Tuesday. We expected this to be a better day, since the temperature would be rising and we now knew where there were pods of fish. As it so often happens, just when you think you’ve figured it out, nature smacks you upside the head. Nothing, nothing, nothing. Move the boat. Nothing, nothing, nothing. Finally, I hook into a good-sized dark horse buck, somewhere in between the size of the two fish pictured above. He realizes he’s hooked, runs, and leaps. I regain line. He runs again, and leaps two more times. But I can feel that that was his last big run. I’m not letting him breathe, cranking that reel handle. This will be steelhead number 98. And then, he’s gone. I look at Jim. Jim looks at me. We both opine that this was simply a case of bad luck: fast hookset, hard hookset, well-played. What else can you do? And that, ladies and gents, was our only touch of the day. It really is a cruel sport sometimes.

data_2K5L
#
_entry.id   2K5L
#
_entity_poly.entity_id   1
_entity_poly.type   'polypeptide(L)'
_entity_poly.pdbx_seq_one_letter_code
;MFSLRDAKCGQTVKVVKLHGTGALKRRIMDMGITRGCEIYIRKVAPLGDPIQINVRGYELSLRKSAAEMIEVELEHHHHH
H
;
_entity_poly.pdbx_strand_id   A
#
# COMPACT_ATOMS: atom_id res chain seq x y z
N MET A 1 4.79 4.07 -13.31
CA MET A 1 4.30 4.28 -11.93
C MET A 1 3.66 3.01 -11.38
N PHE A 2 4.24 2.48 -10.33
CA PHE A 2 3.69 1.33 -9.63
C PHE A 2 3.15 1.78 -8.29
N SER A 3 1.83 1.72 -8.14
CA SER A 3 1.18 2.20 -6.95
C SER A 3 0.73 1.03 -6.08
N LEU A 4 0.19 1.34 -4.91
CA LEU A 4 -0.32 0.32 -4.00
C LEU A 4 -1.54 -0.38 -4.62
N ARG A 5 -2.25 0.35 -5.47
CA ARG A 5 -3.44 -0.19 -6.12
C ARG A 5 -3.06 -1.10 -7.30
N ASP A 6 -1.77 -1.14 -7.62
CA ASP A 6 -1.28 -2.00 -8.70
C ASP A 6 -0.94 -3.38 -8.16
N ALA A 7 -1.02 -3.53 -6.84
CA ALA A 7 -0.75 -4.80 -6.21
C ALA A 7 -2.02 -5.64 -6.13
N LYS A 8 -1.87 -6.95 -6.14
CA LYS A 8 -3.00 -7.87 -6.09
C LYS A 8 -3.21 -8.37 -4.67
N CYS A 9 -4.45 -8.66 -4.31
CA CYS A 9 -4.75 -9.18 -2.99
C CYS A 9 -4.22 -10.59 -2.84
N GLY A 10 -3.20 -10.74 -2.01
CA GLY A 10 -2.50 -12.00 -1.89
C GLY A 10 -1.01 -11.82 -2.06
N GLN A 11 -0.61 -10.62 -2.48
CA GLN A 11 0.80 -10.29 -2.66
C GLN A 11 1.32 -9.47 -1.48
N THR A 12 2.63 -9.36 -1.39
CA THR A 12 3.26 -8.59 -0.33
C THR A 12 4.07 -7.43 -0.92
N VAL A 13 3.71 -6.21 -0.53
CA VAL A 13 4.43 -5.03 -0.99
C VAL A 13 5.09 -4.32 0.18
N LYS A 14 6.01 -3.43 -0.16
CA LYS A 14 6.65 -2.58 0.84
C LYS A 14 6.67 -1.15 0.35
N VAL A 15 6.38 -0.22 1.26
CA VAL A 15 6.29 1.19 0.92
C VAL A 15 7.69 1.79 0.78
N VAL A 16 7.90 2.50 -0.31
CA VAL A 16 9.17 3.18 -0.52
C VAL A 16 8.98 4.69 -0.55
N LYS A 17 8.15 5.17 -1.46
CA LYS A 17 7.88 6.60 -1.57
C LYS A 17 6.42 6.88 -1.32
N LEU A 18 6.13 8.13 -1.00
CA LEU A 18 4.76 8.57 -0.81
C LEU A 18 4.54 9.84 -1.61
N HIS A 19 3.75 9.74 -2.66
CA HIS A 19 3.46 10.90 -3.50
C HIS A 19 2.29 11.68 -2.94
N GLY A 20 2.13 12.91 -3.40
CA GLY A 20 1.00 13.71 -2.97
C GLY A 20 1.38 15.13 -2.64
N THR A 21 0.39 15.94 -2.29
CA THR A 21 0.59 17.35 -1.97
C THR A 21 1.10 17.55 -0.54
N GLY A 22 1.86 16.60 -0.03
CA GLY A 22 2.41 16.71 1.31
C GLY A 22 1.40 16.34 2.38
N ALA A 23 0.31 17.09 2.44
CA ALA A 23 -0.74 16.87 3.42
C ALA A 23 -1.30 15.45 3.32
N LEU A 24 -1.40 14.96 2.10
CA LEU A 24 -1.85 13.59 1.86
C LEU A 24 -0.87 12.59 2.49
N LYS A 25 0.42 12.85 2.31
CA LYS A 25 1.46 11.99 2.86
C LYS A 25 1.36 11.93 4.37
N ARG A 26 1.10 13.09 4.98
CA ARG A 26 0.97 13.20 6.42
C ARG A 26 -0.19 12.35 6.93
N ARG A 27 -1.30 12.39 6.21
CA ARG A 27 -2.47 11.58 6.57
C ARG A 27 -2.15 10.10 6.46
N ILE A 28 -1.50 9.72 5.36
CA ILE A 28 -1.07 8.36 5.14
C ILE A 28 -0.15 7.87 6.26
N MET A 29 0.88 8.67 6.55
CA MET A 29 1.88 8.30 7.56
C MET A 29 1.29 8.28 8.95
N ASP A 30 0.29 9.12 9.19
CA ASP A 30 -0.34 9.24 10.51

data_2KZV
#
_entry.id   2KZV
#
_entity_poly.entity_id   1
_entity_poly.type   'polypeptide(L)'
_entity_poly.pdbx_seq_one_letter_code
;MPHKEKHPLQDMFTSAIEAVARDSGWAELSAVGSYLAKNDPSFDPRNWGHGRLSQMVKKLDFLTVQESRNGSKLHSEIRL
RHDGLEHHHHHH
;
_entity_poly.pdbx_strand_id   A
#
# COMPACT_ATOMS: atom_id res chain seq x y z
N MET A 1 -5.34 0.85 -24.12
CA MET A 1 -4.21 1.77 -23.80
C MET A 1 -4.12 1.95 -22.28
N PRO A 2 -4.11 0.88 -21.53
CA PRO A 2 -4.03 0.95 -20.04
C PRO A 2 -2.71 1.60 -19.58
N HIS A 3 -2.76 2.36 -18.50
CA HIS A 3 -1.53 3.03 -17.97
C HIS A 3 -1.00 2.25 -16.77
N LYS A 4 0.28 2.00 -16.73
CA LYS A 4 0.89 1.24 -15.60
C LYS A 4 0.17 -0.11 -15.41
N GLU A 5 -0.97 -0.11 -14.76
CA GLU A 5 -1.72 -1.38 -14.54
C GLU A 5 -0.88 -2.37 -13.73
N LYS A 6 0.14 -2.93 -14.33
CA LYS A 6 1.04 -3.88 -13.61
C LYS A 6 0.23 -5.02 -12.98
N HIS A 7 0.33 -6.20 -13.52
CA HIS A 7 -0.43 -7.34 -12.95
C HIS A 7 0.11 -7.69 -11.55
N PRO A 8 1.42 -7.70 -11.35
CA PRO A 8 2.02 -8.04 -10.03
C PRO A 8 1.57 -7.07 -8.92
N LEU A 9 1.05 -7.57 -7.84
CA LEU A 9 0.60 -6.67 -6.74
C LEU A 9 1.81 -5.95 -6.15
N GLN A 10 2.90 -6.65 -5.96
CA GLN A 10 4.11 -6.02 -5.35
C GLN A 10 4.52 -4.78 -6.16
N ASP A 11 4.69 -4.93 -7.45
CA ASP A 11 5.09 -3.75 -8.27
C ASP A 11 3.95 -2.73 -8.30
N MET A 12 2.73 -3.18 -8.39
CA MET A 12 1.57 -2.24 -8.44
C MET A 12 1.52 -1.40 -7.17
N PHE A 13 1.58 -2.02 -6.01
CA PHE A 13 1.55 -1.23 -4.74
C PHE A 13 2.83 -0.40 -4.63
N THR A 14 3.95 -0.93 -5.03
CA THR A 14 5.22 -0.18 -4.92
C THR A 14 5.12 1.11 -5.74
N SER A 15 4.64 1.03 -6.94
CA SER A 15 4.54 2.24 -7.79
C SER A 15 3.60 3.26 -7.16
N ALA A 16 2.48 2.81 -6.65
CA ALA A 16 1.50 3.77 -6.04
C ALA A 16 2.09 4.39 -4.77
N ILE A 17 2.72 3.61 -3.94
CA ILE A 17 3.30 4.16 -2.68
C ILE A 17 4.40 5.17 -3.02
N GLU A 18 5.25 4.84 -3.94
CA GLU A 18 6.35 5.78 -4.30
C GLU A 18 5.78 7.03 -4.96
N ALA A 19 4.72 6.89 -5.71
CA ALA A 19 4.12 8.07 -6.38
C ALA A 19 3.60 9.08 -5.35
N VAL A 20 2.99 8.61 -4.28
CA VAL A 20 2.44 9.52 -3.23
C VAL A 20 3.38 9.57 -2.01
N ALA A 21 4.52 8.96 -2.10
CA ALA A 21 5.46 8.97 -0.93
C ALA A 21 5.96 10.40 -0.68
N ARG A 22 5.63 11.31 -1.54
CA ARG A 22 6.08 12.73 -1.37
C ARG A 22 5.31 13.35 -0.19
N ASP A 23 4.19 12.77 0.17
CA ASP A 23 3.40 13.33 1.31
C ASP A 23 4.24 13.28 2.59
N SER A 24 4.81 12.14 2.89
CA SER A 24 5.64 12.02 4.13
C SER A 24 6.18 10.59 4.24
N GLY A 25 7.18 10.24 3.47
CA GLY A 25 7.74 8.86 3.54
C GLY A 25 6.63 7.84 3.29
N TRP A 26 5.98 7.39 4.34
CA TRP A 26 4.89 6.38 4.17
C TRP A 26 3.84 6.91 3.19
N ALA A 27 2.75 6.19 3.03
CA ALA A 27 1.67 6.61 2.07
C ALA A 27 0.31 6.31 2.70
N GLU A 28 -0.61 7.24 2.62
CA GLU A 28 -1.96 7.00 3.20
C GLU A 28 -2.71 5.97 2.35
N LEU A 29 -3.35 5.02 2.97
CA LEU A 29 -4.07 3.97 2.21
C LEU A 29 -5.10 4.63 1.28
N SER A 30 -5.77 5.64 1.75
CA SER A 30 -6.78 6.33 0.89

Last week I made the decision to fish a small stream. My logic was sound. First, I had no interest in dealing with what would surely be a crowded Farmington River. Second, due to some arcane fishing regulations, I wouldn’t be able to fish this brook until early April. Finally, and perhaps most of all, I wanted to see what was going on. Here’s what I found out.
Up solitude! Not another angler for miles. My introvert shone through.
What a workout — no need to do a treadmill cardio session later. I had not planned (foolish on my part) for shin deep virgin snow. I was perspiring gallons after a hundred yards of snow/bushwhacking.
On days like this one (upper 30s, bright sun) you never know what you’re going to get. With all the snowpack, there was certainly going to be a significant melting event. Would that influx of cold water kill the bite? It’s happened before. On this day, sunshine held the trump card. I saw midges and small stoneflies everywhere, and even witnessed char taking emergers in the film.